IPSec isn't one single component. The designers of IPSec chose to create it as a number of separate components that work together similarly to TCP/IP, which was created from a number of specifications that are integrated into one large solution, or suite. Also like TCP/IP, IPSec has a large number of components involved and features a very complex set of interactions among those components. IPSec's design provides the benefit of modularity: when a change is made to one component, the others are not necessarily changed. The drawback of this modularity is that IPSec is exceedingly difficult to explain without the use of diagrams, simply because so many different components must work together to make IPSec operate.
The number of components and their interaction is somewhat complex. Administrators, such as yourself, benefit from some discussion of the IPSec architecture, since it's good to know how it works on your network and what burden it will place on your servers and clients. But because there are numerous dedicated references already available, I will not analyze IPSec completely down to the bit level.
At the core of IPSec are four major components:
This is the component of IPSec that does the actual encryption (application of the Encapsulating Security Payload?ESP?protocol), decryption, signing (application of the Authenticated Header?AH?protocol), and signature verification. The driver is also responsible for coordinating the effort of the other IPSec components to ensure that it can complete the necessary tasks. This is the workhorse of IPSec.
This is the cognitive function of IPSec. The policy module examines the IPSec settings of a system and determines which traffic should be protected and some generic settings for that protection. It does not do the actual work of protecting the data, it simply alerts the IPSec driver that the traffic must be protected. When the Policy Agent isn't running, no new IPsec policies can be downloaded to the client.
ISAKMP is the negotiator for Internet security settings. When the computer receives a request to establish a shared secret key with a target computer, it must learn the IPSec configuration on that remote computer to ensure that its settings are acceptable. ISAKMP connects between the computers to negotiate an agreed-upon group of settings to use for encryption and signing. However, ISAKMP does not establish the data encryption keys itself. It uses another component, the Oakley Key Determination Protocol, to establish those data encryption keys.
ISAKMP is a subcomponent of IKE.
Because IPSec uses shared secret key encryption, there must be some mechanism for the computers to contact each other and agree on a key. IKE manages this by providing generic key agreement services for IPSec. It also stores shared secret keys and configuration information to manage secure connections. IKE can use a myriad of key agreement and encryption protocols, depending on the settings it is provided by ISAKMP.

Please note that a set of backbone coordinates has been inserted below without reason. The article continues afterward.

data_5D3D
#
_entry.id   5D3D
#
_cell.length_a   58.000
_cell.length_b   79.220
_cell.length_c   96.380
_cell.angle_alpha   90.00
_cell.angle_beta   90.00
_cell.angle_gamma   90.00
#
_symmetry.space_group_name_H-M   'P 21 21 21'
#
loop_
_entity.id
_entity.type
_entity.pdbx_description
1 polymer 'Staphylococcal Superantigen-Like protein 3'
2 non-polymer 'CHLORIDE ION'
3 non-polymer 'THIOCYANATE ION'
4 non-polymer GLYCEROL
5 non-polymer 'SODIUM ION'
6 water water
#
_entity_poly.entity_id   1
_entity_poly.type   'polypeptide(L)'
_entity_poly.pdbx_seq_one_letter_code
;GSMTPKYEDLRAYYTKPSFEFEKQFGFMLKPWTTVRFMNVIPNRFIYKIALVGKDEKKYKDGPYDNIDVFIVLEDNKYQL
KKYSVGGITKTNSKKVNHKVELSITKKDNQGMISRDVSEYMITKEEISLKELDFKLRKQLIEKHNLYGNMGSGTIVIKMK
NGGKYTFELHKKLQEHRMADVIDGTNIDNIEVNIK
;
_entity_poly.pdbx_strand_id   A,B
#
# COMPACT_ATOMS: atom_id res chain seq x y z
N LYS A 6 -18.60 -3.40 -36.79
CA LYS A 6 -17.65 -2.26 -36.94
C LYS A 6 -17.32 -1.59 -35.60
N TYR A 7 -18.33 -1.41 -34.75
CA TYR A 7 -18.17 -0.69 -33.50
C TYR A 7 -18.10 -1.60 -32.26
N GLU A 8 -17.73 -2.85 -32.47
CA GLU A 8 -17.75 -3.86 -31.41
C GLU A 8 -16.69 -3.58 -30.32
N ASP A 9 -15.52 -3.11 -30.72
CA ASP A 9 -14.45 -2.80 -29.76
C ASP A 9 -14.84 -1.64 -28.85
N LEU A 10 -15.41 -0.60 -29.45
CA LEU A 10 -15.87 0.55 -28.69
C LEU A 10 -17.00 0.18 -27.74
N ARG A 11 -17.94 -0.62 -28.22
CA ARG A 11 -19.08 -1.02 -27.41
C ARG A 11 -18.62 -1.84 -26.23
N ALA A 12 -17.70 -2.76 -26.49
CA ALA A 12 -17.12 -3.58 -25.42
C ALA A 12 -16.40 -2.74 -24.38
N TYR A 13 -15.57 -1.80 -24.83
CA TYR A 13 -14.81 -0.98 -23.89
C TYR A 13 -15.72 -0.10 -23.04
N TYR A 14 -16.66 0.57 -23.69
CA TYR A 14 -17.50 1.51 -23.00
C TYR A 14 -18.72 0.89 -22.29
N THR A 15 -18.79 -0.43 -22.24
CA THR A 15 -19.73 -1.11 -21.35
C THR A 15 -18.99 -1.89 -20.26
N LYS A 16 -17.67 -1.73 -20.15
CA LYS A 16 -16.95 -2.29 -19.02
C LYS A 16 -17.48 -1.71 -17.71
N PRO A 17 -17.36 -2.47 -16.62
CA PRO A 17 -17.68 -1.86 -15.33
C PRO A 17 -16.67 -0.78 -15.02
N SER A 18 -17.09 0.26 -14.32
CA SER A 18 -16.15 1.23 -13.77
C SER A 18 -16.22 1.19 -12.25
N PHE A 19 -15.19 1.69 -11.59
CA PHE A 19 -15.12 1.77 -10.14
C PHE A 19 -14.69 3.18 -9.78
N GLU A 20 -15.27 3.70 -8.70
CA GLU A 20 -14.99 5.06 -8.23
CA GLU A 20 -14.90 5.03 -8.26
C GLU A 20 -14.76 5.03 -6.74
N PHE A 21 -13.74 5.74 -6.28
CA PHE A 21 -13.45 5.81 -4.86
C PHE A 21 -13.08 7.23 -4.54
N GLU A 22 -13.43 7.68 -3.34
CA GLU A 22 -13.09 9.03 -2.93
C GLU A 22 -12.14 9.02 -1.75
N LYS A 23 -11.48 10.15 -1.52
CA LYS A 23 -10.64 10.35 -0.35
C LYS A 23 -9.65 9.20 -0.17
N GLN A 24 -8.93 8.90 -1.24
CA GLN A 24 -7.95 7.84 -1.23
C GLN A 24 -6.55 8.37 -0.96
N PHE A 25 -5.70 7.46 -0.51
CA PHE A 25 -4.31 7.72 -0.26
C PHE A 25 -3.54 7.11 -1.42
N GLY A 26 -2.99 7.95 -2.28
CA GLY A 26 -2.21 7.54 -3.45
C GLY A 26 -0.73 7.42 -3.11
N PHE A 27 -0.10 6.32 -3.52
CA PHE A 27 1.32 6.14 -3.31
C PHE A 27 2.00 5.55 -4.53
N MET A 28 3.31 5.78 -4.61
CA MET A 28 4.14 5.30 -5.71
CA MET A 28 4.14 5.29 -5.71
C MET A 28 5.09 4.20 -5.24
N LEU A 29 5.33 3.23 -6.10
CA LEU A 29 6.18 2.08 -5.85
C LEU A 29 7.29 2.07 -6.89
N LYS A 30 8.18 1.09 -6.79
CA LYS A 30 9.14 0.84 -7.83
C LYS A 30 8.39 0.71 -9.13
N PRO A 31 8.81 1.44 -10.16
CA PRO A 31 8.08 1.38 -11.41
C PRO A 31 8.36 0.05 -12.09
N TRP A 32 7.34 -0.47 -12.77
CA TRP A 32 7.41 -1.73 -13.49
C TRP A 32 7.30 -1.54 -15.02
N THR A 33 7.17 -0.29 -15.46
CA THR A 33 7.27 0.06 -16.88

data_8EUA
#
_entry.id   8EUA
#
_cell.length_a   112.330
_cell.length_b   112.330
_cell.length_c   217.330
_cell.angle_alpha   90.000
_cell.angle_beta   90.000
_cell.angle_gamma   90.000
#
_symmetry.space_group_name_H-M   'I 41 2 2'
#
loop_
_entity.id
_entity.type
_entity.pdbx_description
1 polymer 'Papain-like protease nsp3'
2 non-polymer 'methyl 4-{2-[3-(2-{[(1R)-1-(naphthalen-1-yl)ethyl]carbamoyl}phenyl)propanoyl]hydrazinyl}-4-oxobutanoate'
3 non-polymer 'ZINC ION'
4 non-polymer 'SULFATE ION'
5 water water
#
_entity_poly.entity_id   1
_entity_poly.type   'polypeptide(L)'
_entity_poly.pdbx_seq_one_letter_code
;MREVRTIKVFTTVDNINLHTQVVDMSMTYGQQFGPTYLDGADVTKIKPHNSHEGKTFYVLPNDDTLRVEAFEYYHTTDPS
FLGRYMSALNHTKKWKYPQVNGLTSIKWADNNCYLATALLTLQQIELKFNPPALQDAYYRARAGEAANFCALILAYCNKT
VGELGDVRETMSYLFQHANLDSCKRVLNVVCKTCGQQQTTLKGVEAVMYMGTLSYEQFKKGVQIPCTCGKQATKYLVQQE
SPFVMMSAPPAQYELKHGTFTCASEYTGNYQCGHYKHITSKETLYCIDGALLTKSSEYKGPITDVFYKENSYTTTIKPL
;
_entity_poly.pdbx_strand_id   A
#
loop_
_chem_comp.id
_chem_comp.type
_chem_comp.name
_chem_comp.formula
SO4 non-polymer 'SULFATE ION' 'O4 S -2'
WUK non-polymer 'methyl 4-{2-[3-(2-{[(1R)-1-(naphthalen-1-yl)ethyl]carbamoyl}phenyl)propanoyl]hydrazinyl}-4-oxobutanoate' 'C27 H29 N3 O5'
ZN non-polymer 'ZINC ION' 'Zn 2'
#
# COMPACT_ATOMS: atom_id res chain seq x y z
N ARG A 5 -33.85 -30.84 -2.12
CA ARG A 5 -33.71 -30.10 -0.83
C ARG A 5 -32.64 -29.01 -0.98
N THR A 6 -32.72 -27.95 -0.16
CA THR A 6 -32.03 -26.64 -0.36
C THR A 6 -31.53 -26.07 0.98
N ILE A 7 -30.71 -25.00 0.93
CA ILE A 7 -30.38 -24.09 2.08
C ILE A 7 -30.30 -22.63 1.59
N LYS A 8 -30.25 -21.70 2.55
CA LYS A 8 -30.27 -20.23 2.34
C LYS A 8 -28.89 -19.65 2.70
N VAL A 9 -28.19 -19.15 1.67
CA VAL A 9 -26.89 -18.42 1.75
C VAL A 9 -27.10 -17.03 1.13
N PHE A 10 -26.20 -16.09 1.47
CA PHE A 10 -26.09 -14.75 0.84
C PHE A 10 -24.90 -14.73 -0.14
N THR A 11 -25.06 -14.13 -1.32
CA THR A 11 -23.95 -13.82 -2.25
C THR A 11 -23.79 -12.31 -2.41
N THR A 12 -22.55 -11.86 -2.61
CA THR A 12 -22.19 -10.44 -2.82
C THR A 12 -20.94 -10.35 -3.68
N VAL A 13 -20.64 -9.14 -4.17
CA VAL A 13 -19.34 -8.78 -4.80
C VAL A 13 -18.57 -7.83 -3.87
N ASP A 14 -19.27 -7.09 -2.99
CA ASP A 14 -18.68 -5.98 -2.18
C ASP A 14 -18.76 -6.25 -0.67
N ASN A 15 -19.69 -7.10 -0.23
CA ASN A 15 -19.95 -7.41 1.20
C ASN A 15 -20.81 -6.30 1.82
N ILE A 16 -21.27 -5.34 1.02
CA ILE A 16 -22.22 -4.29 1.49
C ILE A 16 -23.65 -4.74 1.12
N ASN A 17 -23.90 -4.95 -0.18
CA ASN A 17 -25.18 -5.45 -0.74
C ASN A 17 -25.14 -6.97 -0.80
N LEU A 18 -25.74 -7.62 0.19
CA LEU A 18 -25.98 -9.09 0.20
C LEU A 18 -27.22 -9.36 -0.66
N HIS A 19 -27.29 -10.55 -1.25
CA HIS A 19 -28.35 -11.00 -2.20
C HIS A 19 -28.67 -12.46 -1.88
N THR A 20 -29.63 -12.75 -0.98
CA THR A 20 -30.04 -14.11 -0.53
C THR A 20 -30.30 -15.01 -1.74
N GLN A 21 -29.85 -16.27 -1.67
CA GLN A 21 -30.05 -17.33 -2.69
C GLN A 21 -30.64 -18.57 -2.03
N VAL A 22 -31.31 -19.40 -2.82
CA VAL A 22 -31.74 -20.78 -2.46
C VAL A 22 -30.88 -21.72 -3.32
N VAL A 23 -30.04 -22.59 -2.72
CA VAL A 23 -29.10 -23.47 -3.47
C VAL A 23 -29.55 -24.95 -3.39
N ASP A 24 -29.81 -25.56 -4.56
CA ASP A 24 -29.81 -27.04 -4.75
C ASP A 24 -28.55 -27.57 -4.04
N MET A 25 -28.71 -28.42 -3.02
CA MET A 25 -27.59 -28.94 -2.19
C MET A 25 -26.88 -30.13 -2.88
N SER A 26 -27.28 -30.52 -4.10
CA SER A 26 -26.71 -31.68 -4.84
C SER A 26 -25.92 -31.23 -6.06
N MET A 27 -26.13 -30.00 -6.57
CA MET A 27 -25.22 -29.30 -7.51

From the information I've presented so far, it's a bit difficult to visualize how IPSec works. Numerous components provide specific functions, but there seems to be no single piece that you can point at and identify as IPSec. The easiest way to explain how all the components of IPSec come together to provide a security solution is to demonstrate how they interact, the order in which they operate, and how an IPSec connection is established. Figure 8-1 illustrates this flow of data between IPSec components.
The IPSec components work in this fashion:
Local or group policy is applied to a computer during startup and periodically while the computer is on. This is not IPSec-specific, but rather the normal operation of Group Policy as described in Chapter 5.
Any IPSec policies are retrieved by the IPSec Policy Agent.
When one or more IPSec policies exist, the IPSec Policy Agent monitors communication to the TCP/IP protocol from all applications. It's watching for traffic that matches the policy it is configured with?that is, network traffic that it must protect.
When network traffic that needs protection is identified, the IPSec Policy Agent communicates with the IPSec driver. It informs the IPSec driver of the type of protection required.
The IPSec driver then determines whether a Security Association (SA) exists that can be used to protect the traffic. For the purposes of this discussion, an SA is a set of IPSec settings and key material that is shared between this computer and the destination computer.
If no SA exists, the IPSec driver contacts the IKE service. IKE is responsible for negotiating settings between the computers, performing mutual authentication, and establishing shared secret keys that conform to the security policy. IKE uses ISAKMP for this task.
IKE provides the SA to the IPSec driver, which then protects the network traffic.
The driver returns the protected traffic to the TCP/IP protocol for continued processing.
Whew! This process is complex and can take time to carry out. You might not feel confident explaining this after your first read-through of this explanation. Consider bookmarking this page and referring back to it when you need to review IPSec data flow and components.